ONLINE: Jane Austen lived from 1775 to 1817, during the late Georgian and Regency periods in England. The Regency period, during which Austen wrote her most important novels, saw radical changes in English society. Not only was there a new emphasis on equality and freedom, which led to mass radical protests, but there was also a flourishing of consumerism and celebrity culture. The rapid growth of industry, technology and science contributed to the social unrest. Due to the expanding empire and the relentless slave trade, Britain’s impact was global. This dynamic period is considered to be the beginning of the democratic, secular, inventive society that characterizes our own today. Do Austen’s novels reflect the intense period she lived in, or are they just brilliant comedies of manners that ignore the harsh realities around her? In this lecture-based course, we will explore that question by studying the social and cultural history of this period and how it relates to her novels. | Lecture + Q&A.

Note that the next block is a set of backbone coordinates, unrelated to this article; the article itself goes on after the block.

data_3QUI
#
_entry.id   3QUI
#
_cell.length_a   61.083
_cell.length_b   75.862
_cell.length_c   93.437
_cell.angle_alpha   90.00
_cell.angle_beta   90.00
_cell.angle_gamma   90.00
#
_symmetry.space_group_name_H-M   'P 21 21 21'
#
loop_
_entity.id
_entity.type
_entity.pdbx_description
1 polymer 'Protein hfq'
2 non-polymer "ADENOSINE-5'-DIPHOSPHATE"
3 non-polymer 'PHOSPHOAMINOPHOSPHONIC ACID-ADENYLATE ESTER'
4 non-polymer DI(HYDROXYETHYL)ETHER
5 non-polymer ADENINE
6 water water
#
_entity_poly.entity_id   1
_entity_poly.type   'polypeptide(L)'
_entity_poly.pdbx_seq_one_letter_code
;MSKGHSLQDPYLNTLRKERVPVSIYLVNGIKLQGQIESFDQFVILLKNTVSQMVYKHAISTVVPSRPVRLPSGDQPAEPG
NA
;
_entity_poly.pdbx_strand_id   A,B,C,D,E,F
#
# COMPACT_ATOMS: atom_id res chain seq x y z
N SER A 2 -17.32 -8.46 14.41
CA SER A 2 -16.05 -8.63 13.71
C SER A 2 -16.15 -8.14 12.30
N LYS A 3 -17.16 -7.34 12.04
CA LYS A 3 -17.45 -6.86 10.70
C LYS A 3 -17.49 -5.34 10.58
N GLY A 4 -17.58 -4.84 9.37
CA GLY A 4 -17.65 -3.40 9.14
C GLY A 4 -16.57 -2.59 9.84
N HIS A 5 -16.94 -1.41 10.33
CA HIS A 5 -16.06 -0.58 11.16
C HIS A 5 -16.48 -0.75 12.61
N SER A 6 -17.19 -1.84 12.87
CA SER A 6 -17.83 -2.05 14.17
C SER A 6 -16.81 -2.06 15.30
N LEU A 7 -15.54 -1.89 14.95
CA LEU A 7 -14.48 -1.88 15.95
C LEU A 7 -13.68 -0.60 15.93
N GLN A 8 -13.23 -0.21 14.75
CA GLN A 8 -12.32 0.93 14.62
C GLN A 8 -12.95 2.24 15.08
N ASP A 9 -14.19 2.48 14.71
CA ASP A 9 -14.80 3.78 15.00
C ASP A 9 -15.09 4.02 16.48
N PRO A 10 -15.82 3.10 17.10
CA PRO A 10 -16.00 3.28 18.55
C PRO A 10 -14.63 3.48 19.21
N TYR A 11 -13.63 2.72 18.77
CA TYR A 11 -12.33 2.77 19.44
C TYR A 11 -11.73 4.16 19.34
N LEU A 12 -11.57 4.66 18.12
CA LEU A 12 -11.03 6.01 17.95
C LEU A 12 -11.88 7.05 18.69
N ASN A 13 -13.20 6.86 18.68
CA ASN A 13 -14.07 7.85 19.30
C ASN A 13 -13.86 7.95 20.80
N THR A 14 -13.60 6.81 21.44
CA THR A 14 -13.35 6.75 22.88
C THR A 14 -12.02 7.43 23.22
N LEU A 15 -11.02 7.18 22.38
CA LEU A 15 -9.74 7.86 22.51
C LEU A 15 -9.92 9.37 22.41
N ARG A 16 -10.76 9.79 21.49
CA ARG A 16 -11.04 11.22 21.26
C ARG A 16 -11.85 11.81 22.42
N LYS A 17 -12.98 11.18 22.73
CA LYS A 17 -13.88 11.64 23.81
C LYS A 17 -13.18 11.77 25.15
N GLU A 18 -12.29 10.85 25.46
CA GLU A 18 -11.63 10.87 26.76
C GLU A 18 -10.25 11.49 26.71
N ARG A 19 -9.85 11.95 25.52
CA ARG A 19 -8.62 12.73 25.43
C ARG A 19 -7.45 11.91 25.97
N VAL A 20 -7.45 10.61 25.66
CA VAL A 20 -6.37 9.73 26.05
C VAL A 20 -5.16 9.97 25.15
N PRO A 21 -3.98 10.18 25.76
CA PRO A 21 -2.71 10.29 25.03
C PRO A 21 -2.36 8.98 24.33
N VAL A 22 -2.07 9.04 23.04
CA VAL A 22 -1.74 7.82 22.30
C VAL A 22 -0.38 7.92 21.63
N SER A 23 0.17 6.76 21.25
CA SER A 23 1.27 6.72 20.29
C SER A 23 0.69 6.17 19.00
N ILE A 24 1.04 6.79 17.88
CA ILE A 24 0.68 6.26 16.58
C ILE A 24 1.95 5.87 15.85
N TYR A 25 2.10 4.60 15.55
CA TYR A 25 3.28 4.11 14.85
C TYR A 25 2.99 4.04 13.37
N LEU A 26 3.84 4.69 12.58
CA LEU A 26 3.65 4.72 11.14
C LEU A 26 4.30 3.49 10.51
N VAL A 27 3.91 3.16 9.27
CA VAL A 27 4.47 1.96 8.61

Max enrollment: 200.
Class sessions are recorded.
Margaret Brill was the British history librarian at Duke. She was also head of reference, and maps librarian during her career at Perkins Library. Margaret has a B.A. in history from the University of London, a master’s in library science from North Carolina Central University and a master’s in liberal studies from Duke. Her primary interest is social history, especially women's history.